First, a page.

WINDSOR TERRACE — As Donald Trump and Joe Biden scramble to win over undecided voters in the last days of the campaign, some people are just exhausted from all of the political rhetoric and are looking for an exit ramp.
Voters in the Diocese of Brooklyn told The Tablet that election fatigue has set in.
“I do just want it to be over with,” said Brianne Ratka, youth minister at St. Finbar Church, Bath Beach.
The campaign’s nasty tone and the accusations flying back and forth between Trump and Biden have discouraged Ratka.
“I’m not a politics person. I’m an issues person. I want to see solutions,” she said. “I’m not hearing anything like that because they’re too busy attacking each other.”
The second and final debate between the two men on Oct. 22 featured personal attacks, along with Trump’s accusations that Biden has made money off of China and sniping from Biden that Trump hasn’t released his tax returns. The candidates also clashed on COVID-19, with Biden accusing Trump of botching the federal response and Trump charging that Biden would close down cities and imperil the economy.
Fred Bedell, the grand knight of the St. Anastasia Knights of Columbus, Douglaston Council #5911, said the campaign has made him angry.
“What really ticks me off is that the two of them keep knocking each other,” he said. “What are they going to do about things like Social Security and Medicare? It’s like they’re not even talking to us.”
The long campaign season may finally be winding down, but it’s not a minute too soon, as far as Peter Damour is concerned.
“It feels like it just goes on and on,” said Damour, youth minister at St. Clare’s Church, Rosedale. “The rhetoric is too much.”
While voters can’t wait for Election Day to be over, it’s not clear that the race will end on Nov. 3. With mail-in ballots set to be counted after Election Day and with likely court challenges, it could be days, even weeks, before a winner is declared.
Election fatigue is tied to COVID-19, according to Dr. Miguel Martinez-Saenz, president of St. Francis College.
“People had to spend months working from home. They’re more plugged in than ever. They’re consuming more social media and watching more television,” he said. “The COVID piece of this is exacerbating everything.”
In July, a survey by the Pew Research Center found that 55 percent of social media users feel worn out by the political posts they are reading on sites like Twitter and Facebook.
“This has been an abnormal election cycle with COVID,” said Brian Kaszuba, associate director for the Center for NYC Law at New York Law School. “People are mostly concerned with getting back to work and if their children’s schools are reopening.”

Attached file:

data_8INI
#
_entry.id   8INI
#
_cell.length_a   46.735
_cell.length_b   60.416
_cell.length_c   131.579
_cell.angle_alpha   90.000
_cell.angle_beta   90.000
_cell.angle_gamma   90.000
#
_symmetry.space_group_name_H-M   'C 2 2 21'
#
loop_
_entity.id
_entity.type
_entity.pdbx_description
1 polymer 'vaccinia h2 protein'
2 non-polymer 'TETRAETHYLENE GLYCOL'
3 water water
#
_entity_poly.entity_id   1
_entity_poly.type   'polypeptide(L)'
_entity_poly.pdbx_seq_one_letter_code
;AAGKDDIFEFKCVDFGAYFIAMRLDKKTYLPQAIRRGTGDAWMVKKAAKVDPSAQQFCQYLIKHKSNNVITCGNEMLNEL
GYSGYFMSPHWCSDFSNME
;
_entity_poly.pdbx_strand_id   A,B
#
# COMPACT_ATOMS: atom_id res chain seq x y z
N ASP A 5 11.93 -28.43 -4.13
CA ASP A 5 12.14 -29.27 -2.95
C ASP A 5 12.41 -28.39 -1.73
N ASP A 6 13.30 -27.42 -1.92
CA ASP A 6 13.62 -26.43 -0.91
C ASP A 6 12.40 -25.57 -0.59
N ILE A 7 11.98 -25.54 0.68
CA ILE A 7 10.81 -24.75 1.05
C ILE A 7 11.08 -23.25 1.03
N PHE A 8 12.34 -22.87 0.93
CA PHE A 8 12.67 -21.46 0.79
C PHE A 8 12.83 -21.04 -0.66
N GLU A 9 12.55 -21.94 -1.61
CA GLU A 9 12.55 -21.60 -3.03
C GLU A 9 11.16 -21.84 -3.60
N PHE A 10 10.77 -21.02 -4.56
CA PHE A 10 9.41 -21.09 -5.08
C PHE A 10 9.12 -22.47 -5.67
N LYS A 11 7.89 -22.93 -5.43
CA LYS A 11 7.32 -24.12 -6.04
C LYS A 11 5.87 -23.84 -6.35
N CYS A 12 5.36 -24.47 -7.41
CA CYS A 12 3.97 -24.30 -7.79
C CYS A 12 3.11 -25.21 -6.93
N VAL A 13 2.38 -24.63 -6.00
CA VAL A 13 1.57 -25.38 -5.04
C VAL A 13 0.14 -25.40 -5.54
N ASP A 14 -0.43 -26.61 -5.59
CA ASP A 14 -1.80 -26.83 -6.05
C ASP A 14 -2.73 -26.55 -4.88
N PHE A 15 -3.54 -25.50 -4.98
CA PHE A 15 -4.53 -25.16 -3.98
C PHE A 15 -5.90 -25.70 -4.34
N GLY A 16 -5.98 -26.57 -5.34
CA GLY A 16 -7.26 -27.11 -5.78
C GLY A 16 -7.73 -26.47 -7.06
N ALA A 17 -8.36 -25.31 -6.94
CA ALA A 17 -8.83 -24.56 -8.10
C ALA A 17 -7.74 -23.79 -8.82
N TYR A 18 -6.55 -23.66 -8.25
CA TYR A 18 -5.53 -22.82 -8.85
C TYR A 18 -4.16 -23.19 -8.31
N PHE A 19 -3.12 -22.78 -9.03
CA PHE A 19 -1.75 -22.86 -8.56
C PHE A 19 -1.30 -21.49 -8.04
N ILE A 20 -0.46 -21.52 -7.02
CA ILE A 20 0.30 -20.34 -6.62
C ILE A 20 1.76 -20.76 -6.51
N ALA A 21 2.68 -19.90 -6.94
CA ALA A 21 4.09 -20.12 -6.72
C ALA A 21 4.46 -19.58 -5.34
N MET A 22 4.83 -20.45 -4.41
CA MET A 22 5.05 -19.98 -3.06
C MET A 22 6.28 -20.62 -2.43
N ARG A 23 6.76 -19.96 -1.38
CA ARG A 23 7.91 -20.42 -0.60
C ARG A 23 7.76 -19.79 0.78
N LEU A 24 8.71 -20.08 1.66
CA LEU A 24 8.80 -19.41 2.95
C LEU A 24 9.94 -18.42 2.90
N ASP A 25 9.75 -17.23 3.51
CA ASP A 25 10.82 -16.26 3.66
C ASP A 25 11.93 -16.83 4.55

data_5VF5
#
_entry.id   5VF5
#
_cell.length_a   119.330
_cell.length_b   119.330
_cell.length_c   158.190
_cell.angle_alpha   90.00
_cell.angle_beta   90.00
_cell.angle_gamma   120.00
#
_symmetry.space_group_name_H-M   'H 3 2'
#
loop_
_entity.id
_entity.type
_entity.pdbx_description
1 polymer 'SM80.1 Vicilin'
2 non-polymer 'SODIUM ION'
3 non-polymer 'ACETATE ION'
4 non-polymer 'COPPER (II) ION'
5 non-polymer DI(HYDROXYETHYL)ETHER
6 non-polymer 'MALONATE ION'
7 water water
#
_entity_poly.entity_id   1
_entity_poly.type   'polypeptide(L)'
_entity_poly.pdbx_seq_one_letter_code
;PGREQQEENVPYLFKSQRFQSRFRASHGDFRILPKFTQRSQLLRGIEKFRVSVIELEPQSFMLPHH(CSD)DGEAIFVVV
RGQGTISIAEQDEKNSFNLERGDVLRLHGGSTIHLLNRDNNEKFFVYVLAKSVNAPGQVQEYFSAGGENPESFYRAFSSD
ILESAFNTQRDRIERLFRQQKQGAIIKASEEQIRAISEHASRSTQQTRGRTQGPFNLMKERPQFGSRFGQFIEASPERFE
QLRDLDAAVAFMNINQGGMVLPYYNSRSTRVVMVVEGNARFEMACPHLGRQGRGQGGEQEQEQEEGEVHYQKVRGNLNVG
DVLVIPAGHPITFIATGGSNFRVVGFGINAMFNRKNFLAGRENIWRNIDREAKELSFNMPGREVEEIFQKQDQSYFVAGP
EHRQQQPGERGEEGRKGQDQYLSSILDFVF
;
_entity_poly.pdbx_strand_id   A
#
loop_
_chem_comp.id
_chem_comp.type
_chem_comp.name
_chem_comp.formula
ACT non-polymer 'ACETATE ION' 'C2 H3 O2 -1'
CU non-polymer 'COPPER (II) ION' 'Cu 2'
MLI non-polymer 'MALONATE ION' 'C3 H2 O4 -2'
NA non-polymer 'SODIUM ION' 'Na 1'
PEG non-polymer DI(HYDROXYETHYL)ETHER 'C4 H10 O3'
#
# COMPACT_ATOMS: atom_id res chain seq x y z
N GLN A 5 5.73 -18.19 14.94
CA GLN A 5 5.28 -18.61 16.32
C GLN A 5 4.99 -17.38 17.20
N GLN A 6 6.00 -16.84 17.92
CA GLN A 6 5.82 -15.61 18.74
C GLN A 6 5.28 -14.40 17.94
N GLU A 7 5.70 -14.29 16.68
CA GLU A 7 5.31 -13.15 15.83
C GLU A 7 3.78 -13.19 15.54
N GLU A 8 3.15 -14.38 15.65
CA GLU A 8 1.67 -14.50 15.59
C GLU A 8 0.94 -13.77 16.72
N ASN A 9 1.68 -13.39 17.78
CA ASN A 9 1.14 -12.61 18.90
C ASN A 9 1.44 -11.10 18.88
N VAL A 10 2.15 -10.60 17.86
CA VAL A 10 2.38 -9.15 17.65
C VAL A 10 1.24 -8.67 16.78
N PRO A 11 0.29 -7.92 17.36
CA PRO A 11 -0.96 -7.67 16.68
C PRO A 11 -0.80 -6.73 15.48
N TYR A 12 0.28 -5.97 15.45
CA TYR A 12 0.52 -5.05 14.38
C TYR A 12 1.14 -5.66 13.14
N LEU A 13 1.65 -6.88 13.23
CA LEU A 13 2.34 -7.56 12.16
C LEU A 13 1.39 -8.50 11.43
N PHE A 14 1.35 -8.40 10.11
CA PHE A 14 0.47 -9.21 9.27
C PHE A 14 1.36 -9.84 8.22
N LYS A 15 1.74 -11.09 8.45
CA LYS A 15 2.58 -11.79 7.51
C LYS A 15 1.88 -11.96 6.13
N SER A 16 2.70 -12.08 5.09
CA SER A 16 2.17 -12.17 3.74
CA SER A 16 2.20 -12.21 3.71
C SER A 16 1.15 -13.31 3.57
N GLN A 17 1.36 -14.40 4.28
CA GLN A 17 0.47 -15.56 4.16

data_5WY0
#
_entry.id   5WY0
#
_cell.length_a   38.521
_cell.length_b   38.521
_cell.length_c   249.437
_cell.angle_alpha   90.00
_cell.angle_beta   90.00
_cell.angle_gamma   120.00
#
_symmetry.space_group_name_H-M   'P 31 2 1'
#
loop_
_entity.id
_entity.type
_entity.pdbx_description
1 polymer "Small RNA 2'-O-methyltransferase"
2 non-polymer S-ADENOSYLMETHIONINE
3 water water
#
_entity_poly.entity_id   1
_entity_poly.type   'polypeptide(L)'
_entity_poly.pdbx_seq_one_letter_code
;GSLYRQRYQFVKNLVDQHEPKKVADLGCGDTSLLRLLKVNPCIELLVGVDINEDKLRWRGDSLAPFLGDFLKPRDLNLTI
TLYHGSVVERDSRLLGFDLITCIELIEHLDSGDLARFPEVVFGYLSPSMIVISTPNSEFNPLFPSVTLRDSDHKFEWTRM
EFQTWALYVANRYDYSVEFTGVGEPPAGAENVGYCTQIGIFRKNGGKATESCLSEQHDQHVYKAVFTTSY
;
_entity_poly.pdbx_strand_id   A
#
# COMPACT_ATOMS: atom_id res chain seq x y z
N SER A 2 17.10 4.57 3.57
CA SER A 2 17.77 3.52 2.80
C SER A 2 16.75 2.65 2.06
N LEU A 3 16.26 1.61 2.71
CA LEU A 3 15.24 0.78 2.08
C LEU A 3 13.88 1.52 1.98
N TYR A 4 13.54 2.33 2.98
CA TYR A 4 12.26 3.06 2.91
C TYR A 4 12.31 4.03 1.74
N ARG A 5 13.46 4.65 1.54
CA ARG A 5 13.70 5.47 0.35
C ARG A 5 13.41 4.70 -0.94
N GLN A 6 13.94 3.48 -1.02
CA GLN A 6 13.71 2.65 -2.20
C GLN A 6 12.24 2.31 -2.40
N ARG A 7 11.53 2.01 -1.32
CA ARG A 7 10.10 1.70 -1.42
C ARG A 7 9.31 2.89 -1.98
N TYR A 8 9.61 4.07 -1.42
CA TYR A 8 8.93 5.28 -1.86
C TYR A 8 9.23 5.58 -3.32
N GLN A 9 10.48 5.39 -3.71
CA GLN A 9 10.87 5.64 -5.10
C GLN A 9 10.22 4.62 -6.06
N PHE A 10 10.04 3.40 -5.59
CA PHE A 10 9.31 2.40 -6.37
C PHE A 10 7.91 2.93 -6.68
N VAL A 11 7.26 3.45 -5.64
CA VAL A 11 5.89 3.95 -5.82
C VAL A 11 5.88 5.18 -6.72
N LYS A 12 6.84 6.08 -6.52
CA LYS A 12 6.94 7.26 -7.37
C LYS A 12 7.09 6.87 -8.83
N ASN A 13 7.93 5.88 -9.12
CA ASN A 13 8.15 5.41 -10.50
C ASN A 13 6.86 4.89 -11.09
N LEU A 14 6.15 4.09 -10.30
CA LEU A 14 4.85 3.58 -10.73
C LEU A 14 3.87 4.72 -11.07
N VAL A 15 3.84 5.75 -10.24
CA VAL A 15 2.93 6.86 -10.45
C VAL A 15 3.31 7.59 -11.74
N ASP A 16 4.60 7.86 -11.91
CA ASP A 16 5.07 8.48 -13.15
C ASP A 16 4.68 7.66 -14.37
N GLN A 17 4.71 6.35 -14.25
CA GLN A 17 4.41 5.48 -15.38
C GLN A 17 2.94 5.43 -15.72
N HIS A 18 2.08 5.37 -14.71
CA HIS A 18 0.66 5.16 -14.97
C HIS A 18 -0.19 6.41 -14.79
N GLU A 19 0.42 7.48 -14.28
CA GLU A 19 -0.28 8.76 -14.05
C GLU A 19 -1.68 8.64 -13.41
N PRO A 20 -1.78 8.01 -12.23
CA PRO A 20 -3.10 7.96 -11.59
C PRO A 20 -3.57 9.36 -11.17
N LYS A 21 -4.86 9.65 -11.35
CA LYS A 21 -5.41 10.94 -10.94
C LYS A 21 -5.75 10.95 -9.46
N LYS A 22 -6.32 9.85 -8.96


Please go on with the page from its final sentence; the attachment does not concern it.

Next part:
Damour also pointed to COVID-19 as a factor. “We’re dealing with COVID and the election. It’s tiring,” he said.
The vitriol between Trump and Biden isn’t helping, Kaszuba said. “This type of negativity is not what the country needs. People are just numb to everything that’s going on,” he said.
Another Pew survey conducted in August, however, found a high level of voter engagement. The vast majority, 83 percent, told researchers it matters to them who wins the presidency. The same survey found that nearly half of voters, 49 percent, expect to have difficulty casting a ballot — a sentiment that adds to the stress people feel.
Nastiness in presidential campaigns is nothing new, Martinez-Saenz said. “The last election cycle was pretty nightmarish too. The theater of politics has been in place for some time,” he said.
As worn out as voters feel, they should remember the sacrifices made by previous generations to secure the right to vote, Martinez-Saenz said.
“I often think of the Freedom Riders who traveled to the South in the 1960s to register people to vote. They were met with threats and violence. That’s exhausting,” he said.
Patricia Carlucci, president of the Parish Pastoral Council at St. Finbar Church, said the media is dropping the ball in its coverage.
“I’m frustrated that there’s no dialogue to explore the differences in policy between the two of them. The media just wants to give us sound bites,” she said. “And everything is so dramatized, it’s ridiculous.”
“Each side tries to make you feel like it’s the end of the world if the other side wins,” she added. “No wonder we’re all tired.”
Editor’s Note: The original version of this article contained incorrect information on Fred Bedell’s Knights of Columbus council. It is the St. Anastasia Knights of Columbus, Douglaston Council #5911. We regret the error.